All blood donations were performed at the Institute for Transfusion Medicine at the University Medical Center Hamburg-Eppendorf in accordance with the latest guidelines of the German Federal Medical Council (Bundesärztekammer) issued in 2010 that specifically exclude blood donations from subjects with severe health problems including clinically relevant cardiovascular diseases. In our group of 174 blood donors, only residual amounts of anonymous blood samples have been used which are routinely taken from all blood donors and would have been discarded otherwise. All blood donors gave their general written consent to the use of their blood samples for scientific studies in an anonymized form. The anonymous use of this material is in compliance with a vote by the Ethics Committee of the German Medical Association.


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Laboratory Measurements

All measurements of blood parameters (blood groups (O+/−, A+/−, B+/−, and AB+/−), cell counts (red blood cells [RBCs], total leukocytes, platelets, lymphocytes, monocyte, neutrophils, eosinophils, and basophils), albumin, total cholesterol, HDL-cholesterol (HDL-C), low density lipoprotein cholesterol (LDL-C) and triglycerides were performed by standardized assays in the Institute for Clinical Chemistry and the Institute for Transfusion Medicine, both at the University Medical Center Hamburg-Eppendorf, Germany.


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Lipoprotein Fractionation

Lipoproteins were sequentially precipitated by adding increasing concentrations of Na3P(W3O10)4 as previously described.[22] All procedures were performed at room temperature. For chylomicron and very low-density lipoprotein (VLDL) precipitation, 25 μL of a 1% Na3P(W3O10)4 and 25 μL of a 2 M MgCl2 solution were added to 500-μL plasma. After brief mixing and 15-minutes incubation, the samples were centrifuged for 10 minutes at 6,000 rcf, and supernatants were transferred to new tubes for further precipitation. For LDL precipitation, 25 μL of a 4% Na3P(W3O10)4 solution were added to the first supernatant. After 15-minutes incubation, the samples were centrifuged for 10 minutes at 6,000 rcf, and the supernatants were again transferred to new tubes. For HDL precipitation, 25 μL of a 40% Na3P(W3O10)4 and 25 μL of a 2M MgCl2 solution were added to the second supernatant. After 2-hour incubation, the samples were centrifuged for 30 minutes at 20,000 rcf. The supernatant was the lipoprotein-free (albumin) fraction. If not used for S1P measurements immediately, fractions were stored at −20°C.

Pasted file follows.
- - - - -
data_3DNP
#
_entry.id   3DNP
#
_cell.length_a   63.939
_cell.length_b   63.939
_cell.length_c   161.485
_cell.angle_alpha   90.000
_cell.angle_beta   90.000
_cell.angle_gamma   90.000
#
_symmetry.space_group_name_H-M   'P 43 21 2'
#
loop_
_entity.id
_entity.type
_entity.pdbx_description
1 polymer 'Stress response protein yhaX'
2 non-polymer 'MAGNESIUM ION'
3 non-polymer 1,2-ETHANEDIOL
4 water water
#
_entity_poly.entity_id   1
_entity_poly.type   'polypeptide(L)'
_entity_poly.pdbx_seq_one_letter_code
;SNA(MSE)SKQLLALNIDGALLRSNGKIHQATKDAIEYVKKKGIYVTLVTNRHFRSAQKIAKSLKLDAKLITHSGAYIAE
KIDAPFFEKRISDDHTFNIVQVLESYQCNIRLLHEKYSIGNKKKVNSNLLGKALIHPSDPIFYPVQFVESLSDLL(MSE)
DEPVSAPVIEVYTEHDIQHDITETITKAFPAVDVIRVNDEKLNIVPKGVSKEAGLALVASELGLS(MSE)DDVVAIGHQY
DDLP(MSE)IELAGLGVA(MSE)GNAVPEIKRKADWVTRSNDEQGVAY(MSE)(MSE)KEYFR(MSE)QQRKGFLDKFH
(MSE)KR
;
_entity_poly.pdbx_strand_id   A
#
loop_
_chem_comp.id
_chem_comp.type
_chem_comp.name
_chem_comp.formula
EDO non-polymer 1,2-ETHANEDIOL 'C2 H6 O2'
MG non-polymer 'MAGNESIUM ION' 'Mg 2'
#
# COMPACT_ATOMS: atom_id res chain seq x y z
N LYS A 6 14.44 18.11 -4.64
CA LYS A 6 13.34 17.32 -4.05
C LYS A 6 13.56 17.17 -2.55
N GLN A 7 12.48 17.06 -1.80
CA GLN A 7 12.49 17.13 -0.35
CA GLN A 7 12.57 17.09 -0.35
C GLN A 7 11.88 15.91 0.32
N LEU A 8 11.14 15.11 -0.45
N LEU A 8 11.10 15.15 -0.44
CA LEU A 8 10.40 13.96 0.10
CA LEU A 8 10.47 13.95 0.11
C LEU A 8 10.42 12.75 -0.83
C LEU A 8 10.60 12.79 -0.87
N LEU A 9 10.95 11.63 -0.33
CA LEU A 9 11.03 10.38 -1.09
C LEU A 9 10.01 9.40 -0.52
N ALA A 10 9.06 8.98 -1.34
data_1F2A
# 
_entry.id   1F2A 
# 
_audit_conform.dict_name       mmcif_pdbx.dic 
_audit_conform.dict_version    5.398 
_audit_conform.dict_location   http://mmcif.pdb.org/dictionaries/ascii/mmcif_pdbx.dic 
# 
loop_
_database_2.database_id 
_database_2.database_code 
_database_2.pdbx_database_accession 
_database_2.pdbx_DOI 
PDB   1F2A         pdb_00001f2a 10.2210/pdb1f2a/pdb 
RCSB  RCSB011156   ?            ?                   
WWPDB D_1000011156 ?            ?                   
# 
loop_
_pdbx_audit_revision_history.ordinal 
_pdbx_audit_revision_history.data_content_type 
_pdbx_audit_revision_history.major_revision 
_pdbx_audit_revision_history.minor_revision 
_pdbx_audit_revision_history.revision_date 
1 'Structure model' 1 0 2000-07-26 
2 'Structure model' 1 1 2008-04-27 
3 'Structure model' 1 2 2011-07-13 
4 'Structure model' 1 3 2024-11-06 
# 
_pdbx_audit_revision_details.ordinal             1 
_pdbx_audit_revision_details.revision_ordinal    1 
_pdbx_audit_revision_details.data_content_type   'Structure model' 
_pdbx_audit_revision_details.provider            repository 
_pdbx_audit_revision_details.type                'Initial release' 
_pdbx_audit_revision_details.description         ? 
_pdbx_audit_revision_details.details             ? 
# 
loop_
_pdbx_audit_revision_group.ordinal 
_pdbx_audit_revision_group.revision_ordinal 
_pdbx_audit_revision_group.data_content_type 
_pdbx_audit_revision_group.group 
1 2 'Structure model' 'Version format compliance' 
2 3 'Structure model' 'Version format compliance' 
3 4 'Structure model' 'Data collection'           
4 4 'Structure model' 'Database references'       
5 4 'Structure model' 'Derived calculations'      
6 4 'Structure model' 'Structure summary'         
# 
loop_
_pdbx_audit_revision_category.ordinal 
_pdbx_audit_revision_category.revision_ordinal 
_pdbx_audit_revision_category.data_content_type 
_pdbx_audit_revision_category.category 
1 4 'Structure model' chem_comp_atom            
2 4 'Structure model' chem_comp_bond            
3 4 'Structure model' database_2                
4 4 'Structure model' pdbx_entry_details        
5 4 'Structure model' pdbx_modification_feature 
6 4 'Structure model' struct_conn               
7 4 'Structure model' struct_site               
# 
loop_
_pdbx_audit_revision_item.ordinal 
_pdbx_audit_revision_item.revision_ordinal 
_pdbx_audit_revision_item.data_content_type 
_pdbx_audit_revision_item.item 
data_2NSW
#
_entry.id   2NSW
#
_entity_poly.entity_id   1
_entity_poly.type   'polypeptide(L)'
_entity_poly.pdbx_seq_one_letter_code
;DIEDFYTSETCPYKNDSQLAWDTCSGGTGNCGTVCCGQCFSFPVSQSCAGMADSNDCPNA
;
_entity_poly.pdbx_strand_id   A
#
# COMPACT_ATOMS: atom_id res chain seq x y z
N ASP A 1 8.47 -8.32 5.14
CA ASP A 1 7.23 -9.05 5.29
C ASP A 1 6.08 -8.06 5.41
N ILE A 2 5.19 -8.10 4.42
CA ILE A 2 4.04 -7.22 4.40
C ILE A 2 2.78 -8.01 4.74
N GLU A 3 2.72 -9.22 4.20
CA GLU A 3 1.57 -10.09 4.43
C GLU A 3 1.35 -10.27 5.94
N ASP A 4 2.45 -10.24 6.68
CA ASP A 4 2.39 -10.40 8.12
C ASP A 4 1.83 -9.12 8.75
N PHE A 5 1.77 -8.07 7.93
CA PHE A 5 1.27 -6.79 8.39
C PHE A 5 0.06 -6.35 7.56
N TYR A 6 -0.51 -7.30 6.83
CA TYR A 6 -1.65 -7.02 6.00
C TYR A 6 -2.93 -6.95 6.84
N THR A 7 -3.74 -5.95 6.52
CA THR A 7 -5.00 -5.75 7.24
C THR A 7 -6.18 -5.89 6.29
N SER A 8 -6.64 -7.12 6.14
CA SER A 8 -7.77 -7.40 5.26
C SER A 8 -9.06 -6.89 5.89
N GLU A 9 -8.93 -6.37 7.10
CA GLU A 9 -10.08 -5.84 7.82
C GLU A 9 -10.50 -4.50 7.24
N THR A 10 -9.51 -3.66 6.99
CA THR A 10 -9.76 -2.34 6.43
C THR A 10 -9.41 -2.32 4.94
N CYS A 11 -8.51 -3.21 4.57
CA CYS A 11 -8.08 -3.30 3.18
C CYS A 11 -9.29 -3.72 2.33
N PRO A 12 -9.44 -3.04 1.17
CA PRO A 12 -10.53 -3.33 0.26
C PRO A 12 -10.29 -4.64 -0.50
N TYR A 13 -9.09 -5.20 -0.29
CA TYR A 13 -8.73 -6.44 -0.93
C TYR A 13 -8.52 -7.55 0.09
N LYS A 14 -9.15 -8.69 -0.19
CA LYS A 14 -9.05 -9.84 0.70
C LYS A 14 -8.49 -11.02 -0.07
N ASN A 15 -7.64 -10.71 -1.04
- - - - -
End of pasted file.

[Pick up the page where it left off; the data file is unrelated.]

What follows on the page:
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S1P Measurements